Man, I should have been at this meeting. Note: my sarcastic comments are in red.
Terry Calaway held his third town hall meeting at 9 a.m. Wednesday, Oct. 10, in Craig Community Auditorium. These were the topics covered:
Dr. Calaway reviewed some of the actions taken in response to questions from the September Town Hall meeting:
- Regarding the lack of enforcement of the smoking policies, if you see someone smoking in an area not designated for it, please contact Dennis Day or Gus Ramirez. I'm glad those individuals responsible for enforcing the policy are only here during the day because everyone knows smokers don't attend evening or weekend classes.
- Meetings about the proposed reorganization continue with Instructional deans, the vice president and the executive vice president. Meetings with assistant deans and deans are still to come, as are meetings with faculty and administrative support staff in the Instructional areas. Plans are progressing, Dr. Calaway said, but we still need more input. He anticipates an update on the next steps in mid-November.
- Facilities is also looking into concerns about the elevators in the Regnier Center and the procedures to follow to help disabled people out of the building if the elevators ever go down. Maybe someone should ask disabled students which elevators routinely break down. I know in years past the elevator in the Commons building that leads to the Student Senate office has been a problem. The advertising manager of The Campus Ledger was trapped in it several times.
Dr. Calaway then asked for new questions.
Q: Where are we in dealing with underprepared students and helping them succeed in class?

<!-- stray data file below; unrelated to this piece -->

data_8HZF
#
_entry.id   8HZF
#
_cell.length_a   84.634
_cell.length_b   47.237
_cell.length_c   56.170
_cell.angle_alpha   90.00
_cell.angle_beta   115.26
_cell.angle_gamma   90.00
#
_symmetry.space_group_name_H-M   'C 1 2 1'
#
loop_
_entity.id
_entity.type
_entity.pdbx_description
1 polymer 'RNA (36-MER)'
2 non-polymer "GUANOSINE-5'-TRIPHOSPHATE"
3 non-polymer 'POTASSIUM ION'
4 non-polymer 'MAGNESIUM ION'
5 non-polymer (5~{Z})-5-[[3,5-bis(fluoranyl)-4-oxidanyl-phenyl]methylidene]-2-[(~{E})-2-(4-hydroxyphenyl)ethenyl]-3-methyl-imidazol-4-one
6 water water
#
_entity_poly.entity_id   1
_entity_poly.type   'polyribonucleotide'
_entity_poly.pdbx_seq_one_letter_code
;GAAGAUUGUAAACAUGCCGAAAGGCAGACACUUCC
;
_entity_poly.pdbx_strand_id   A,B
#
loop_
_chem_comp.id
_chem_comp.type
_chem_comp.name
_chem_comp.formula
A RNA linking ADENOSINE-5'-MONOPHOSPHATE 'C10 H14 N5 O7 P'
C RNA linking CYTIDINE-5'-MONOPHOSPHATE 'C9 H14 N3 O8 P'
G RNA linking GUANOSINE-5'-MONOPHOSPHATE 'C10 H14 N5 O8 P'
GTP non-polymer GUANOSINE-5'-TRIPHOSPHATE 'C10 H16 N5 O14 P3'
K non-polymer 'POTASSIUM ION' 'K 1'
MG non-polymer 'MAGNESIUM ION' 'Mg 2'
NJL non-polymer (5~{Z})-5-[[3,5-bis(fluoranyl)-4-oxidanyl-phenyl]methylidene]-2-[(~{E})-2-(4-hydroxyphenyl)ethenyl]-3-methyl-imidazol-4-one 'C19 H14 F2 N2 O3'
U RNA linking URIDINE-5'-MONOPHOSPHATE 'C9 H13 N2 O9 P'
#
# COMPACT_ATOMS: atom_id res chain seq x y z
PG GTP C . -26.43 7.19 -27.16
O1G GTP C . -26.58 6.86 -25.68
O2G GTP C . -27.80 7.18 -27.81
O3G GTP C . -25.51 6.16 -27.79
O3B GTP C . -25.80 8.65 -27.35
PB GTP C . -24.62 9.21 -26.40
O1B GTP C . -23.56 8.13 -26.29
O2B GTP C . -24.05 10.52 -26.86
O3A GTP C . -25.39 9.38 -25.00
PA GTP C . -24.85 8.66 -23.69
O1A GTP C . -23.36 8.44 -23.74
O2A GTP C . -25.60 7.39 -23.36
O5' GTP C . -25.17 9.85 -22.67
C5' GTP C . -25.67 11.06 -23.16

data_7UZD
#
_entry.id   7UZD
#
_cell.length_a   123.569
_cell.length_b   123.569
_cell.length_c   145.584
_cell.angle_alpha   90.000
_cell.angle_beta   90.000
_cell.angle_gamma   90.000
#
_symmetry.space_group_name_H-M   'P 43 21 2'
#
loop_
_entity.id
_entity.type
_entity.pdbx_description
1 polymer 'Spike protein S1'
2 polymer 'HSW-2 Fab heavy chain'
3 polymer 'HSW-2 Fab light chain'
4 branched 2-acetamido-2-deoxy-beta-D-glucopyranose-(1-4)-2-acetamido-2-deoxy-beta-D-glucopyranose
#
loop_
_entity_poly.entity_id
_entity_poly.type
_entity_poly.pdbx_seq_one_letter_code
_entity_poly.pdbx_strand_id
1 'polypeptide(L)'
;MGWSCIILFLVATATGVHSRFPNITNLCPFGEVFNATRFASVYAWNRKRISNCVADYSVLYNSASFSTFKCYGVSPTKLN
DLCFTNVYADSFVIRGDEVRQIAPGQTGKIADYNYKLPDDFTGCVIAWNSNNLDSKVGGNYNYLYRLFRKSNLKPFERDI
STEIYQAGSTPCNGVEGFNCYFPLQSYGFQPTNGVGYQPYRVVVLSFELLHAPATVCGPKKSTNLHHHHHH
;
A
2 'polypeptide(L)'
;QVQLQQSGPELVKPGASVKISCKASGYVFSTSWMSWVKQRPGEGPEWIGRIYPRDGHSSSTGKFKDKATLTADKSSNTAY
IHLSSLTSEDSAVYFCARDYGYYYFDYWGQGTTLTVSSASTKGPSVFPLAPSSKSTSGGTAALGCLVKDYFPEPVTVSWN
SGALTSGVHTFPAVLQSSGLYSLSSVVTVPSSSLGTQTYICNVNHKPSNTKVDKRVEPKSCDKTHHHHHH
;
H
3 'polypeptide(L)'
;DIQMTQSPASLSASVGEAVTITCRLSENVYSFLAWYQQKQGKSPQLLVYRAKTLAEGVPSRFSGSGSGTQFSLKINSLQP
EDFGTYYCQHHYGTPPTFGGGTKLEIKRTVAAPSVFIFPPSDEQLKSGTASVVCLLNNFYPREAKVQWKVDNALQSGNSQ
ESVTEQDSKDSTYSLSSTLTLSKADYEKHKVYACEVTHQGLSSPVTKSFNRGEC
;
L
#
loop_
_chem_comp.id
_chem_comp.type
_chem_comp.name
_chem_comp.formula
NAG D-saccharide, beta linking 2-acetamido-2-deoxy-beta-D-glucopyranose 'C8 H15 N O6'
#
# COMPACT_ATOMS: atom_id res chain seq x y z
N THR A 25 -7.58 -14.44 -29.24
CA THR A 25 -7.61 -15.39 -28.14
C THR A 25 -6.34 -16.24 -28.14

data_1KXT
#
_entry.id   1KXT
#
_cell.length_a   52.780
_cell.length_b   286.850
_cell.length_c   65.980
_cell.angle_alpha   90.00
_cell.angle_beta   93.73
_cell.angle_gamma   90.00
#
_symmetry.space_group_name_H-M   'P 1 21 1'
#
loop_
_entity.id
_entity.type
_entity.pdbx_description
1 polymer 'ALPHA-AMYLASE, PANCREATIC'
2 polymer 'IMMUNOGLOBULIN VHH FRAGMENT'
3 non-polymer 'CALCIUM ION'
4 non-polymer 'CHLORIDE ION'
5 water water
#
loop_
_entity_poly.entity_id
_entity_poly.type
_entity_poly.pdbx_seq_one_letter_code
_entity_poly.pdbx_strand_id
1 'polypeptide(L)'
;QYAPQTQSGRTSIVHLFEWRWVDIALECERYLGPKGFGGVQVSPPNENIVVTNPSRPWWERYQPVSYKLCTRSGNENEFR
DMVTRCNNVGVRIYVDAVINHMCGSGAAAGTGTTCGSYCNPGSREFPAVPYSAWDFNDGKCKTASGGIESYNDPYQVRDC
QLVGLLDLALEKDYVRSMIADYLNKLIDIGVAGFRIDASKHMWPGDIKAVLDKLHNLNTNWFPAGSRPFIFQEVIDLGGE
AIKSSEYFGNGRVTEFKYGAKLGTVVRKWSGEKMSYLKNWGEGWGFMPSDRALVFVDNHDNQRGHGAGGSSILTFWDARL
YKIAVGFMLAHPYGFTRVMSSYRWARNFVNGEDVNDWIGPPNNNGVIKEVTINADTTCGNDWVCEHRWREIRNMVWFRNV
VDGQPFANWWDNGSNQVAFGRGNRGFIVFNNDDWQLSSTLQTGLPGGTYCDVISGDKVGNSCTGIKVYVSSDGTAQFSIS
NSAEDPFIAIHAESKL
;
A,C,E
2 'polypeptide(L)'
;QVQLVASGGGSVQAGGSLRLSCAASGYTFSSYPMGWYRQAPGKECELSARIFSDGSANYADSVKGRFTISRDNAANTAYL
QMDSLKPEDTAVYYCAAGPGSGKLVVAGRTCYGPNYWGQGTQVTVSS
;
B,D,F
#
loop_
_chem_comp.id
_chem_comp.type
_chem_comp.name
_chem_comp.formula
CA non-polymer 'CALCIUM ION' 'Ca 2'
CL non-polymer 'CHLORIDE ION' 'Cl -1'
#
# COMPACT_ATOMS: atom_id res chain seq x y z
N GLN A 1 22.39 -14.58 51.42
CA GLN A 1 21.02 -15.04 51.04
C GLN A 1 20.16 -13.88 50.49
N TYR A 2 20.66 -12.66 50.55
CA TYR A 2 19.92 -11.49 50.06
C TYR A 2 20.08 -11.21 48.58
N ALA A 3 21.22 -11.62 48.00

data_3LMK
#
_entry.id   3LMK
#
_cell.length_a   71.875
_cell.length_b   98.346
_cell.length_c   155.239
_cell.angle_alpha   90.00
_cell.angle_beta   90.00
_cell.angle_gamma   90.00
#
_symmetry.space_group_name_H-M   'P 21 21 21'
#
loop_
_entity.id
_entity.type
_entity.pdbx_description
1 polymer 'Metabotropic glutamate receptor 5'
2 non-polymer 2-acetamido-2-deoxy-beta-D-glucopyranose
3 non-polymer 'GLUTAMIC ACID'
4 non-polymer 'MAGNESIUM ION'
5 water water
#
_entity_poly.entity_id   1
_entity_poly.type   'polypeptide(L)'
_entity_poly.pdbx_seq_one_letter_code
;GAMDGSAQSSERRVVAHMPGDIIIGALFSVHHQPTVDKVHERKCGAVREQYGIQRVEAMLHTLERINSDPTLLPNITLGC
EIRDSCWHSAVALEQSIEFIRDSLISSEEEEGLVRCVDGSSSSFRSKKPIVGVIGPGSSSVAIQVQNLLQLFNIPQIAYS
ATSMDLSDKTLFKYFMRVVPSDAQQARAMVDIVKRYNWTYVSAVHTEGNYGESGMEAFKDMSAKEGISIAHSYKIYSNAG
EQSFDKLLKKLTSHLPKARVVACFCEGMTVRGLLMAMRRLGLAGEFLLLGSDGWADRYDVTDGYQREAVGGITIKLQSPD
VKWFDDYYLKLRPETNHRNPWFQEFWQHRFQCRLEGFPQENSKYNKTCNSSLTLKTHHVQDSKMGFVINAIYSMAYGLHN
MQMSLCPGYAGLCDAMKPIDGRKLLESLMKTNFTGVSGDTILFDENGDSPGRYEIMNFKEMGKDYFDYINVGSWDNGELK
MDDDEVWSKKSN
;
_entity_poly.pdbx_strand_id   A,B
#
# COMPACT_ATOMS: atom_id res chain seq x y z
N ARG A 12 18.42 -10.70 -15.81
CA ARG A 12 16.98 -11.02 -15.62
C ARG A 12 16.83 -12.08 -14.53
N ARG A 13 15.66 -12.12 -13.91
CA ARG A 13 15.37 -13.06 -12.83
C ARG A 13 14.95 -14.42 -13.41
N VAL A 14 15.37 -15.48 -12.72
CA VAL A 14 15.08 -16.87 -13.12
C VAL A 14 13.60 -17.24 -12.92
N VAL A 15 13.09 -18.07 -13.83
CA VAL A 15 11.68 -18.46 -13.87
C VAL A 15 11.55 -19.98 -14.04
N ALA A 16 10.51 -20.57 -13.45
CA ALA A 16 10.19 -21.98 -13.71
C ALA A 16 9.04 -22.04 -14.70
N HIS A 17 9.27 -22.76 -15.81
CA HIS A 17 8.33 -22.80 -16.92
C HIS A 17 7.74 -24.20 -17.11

Following a discussion on how JCCC currently assesses students’ abilities and the current attrition rate for both students overall and first-term students, Dr. Calaway asked what would be the long-term solution for students. If learning comes first, then we need to do what it takes to truly make learning come first, which would mean more emphasis on reading and basic skills. He feels we could be doing a disservice to students if we’re not testing all students, enforcing prerequisites, and requiring certain skill levels to enroll in a class. One fear is that if we were to do this, enrollment would decline. But if that happens, he says, we would live with it, and in the long run we would have better prepared students. Learn to live with a decline in enrollment? OK, I'll give that one to you, Mr. President. That takes some stones even though JCCC's enrollment has declined steadily for the past three semesters.
Some of the strategic plan initiatives involve working with underprepared students, and the Underprepared Student Committee will propose to the Strategic Planning Council an advocacy center for students who run into difficulties, which would be a joint project with Student Services and Instruction. And, it was noted, Student Services would need more staff. Are they really working WITH underprepared students or just on their behalf? There is a difference.
Q: Will diversity training be mandatory?
The diversity committee is discussing plans for a multicultural resource center for students, faculty and community; the job description for the new diversity officer that will be hired; and training activities. The new diversity officer will work with Human Resources and Staff and Organizational Development on developing training. We need to establish baseline training needs for everyone on campus. But first we have to identify what we want to do and how. That means 'yes.'